She went to it and peered upwards. It climbed inside the thickness of the walls to the roof above, and sunlight was pouring down it. She couldn’t resist. Taking a fistful of skirts in her left hand and putting her other hand on the outer wall, she started up the stairs to the top. As she stepped out onto the roof, the splendor spread out before her took her breath away. She had a view down a steep, forested cliff to a stripe of brilliant green coastline outlined by the white of breaking waves. Beyond, a brilliant and glittering blue sea spread out to infinity. To her left, layers of purple mountains tumbled in echelon down to the sea. To her right, a patchwork of green, yellow, and brownish fields stretched outwards like a broad finger flanked on both sides by water. It was, she thought, the most beautiful sight she had ever seen in her life. No wonder Aimery was in love with the place!
Eschiva walked slowly around the roof of the tower, feasting on the changing panorama as her point of view shifted and the imperfect overcast blowing across the sun changed the patterns of sunlight on the sea. To the north the sea was so close she could make out the lines of breakers as they approached the shore and the whitecaps farther out. To the south, on the other hand, the sea only shimmered silver in the distance. The fertile peninsula to the east was pinched by the water until it became smaller and smaller, but it was richly cultivated. Along the near shore to the north, Eschiva could discern villages dotted along the coast, often with orchards around them. There were small, gentle bays, dotted with bobbing fishing boats and a larger roundship off the coast, heeling over in the wind.
“Beautiful, isn’t it?” a male voice said behind her, and it wasn’t Aimery. It was her cousin Henri.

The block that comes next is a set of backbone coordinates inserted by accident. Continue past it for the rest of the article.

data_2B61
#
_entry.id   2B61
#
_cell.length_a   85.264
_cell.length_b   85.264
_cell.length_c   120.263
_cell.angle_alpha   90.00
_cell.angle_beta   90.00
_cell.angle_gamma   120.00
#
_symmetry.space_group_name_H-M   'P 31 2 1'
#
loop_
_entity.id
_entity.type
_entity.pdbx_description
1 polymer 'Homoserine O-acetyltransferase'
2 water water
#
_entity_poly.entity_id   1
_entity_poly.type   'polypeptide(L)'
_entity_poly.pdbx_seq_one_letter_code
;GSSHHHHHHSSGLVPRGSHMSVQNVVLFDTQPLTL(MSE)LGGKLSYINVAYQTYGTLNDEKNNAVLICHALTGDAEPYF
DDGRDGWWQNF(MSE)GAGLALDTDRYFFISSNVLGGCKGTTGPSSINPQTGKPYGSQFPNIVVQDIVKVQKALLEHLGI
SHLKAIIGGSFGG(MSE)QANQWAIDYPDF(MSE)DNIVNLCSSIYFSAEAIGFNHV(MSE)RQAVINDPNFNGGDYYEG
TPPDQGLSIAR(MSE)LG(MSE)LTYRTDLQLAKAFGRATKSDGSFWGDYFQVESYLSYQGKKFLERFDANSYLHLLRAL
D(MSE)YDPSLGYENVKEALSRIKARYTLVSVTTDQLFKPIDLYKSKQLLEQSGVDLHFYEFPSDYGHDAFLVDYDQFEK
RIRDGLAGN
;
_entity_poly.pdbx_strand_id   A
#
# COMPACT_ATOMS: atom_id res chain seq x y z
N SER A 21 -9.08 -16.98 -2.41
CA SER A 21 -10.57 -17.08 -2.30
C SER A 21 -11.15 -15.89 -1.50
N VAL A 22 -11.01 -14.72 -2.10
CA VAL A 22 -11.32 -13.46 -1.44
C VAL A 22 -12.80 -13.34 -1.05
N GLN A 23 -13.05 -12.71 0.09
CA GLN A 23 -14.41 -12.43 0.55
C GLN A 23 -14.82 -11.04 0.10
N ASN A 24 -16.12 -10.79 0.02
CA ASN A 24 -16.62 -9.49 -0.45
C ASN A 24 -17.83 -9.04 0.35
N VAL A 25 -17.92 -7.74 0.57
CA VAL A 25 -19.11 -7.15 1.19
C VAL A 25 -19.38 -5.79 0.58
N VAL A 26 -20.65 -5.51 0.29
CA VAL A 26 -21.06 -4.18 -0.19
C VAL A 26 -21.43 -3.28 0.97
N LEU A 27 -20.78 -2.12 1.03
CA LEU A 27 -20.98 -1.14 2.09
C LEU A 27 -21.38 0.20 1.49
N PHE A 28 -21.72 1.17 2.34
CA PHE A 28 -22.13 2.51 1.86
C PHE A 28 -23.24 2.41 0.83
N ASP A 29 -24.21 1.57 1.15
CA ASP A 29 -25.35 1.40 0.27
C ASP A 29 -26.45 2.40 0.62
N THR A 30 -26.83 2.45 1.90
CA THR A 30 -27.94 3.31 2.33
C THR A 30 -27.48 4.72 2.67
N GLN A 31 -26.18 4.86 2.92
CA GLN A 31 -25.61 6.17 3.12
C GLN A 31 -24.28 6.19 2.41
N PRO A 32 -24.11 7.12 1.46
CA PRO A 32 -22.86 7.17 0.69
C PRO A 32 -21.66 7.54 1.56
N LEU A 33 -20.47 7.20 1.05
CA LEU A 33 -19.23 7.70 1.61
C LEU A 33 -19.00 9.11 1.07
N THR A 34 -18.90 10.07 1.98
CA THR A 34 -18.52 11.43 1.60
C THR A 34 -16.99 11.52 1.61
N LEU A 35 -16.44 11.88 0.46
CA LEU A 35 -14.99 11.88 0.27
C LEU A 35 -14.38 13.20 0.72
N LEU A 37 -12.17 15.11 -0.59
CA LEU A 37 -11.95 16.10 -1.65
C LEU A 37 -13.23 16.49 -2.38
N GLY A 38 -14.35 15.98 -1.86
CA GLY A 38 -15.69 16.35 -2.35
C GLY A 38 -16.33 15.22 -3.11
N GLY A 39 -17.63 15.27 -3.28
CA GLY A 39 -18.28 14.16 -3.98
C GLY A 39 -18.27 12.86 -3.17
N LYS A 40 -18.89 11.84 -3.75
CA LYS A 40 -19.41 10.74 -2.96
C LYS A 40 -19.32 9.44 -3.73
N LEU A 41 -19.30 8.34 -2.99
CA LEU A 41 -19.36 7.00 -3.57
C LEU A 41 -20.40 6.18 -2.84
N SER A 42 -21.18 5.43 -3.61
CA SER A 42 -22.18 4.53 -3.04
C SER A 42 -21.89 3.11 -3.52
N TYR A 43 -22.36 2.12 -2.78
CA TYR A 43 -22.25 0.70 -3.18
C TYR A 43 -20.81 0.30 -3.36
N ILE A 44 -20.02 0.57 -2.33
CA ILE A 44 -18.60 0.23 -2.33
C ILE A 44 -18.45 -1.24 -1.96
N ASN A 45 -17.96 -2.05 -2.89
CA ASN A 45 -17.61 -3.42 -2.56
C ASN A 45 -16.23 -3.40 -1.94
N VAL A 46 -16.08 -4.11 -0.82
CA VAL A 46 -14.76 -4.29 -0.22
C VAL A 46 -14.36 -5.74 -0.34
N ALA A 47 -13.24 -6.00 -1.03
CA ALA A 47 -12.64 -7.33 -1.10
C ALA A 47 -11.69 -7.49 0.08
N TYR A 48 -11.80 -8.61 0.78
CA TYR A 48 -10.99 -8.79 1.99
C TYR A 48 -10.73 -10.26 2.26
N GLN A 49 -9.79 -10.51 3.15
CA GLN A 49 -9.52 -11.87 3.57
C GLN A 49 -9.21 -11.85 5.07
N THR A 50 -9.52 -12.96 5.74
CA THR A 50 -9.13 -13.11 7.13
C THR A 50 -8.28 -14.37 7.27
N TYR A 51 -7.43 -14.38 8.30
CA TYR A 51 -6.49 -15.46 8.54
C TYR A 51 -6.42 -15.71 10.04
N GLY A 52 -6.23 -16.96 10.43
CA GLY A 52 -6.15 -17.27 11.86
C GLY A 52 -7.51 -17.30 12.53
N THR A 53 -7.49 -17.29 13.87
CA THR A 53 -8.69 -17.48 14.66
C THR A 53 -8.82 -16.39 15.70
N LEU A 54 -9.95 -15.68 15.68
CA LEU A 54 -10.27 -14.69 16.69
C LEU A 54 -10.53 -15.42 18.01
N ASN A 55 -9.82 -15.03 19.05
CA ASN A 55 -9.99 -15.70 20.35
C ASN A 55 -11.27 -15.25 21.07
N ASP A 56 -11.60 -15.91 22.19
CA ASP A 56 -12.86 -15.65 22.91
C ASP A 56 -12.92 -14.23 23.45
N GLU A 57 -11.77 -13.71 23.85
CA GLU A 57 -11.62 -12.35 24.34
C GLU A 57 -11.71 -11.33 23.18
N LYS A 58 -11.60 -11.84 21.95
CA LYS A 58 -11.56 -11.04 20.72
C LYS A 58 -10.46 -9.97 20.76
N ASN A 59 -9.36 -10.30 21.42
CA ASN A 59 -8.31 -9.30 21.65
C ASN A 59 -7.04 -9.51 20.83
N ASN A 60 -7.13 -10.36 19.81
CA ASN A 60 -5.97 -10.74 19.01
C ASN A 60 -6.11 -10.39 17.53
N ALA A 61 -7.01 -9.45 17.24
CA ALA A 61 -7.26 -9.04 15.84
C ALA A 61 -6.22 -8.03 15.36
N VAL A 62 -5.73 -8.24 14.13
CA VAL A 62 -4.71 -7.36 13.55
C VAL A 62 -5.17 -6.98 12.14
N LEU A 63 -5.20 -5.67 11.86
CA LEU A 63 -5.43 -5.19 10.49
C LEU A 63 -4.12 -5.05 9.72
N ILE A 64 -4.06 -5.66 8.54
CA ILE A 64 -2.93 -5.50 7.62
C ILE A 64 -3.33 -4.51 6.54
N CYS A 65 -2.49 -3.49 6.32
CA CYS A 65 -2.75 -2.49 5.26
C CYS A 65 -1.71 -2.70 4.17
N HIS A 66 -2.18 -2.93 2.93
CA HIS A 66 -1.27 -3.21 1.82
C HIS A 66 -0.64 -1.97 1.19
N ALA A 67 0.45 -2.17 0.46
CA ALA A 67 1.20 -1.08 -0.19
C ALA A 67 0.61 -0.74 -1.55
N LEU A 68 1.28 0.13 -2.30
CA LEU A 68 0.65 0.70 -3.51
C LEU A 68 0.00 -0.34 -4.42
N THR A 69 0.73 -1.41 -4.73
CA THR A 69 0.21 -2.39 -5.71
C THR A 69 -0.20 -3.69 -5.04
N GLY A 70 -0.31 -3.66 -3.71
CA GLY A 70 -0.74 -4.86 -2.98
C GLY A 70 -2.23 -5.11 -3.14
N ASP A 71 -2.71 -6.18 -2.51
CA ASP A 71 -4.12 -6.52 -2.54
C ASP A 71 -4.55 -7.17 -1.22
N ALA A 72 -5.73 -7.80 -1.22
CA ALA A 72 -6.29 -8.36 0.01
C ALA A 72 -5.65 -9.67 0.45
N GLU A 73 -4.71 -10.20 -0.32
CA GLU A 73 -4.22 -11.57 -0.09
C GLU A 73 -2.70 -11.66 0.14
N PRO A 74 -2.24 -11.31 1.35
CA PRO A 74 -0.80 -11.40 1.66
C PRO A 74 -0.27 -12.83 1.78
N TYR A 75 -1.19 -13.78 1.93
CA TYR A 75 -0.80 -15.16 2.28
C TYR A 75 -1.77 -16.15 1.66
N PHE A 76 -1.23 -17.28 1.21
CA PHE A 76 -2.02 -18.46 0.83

Eschiva started and spun around, flushing violently. She was wearing nothing but her shift, and the wind up here was blowing it about her wildly. Her hair, too, was uncovered and fluttering in the wind. She felt practically naked, and the look in Henri’s eye and his crooked smile suggested he was seeing more than he should.
Strangely, he looked as if he liked what he saw. This was confirmed by his next remark. “Not more beautiful than you, perhaps, but you already belong to someone else. Karpas, on the other hand, might be mine.” He strode to the edge of the parapet and stood looking due east with hungry eyes. “That,” he continued, pointing to the peninsula that gradually narrowed as it disappeared into the distance, “is Karpas.”
He turned, his eyes narrowed on either side of a nose that hung down from his forehead like the nose guard of a helmet. “Karpas is my price, Eschiva. Tell your husband he can have my backing—up to the hilt—if he gives me Karpas. And Kantara.” As he said the latter word, his gaze shifted from the distance to the immediate surroundings, the buildings scattered apparently haphazardly between the rocks and gullies that formed the crest of the sharp, narrow mountain.
Eschiva followed his gaze and then looked back at him. Their eyes met. She sensed that this was a very steep price—rather like Haakon Magnussen expected to be named Admiral. She was certain that Aimery would resist. He would protest. Just as he had about Magnussen. Aimery had never had enough money (or titles) to throw around. He had learned frugality the hard way, and he would find it hard to be generous. But Eschiva also knew that her Uncle Balian was right: they had to give the island away if they were ever going to hold it. She nodded, adding cautiously, “I will tell my lord husband.”
Her cousin nodded without breaking eye contact. “Tell him. And tell him it is non-negotiable. Karpas and Kantara, or I will throw my lot in with Geoffrey.”
Then Brie ducked down into the stairwell again and left her alone with the splendor that had enchanted not only Aimery de Lusignan, but the hardhearted Red Sea Raider as well.
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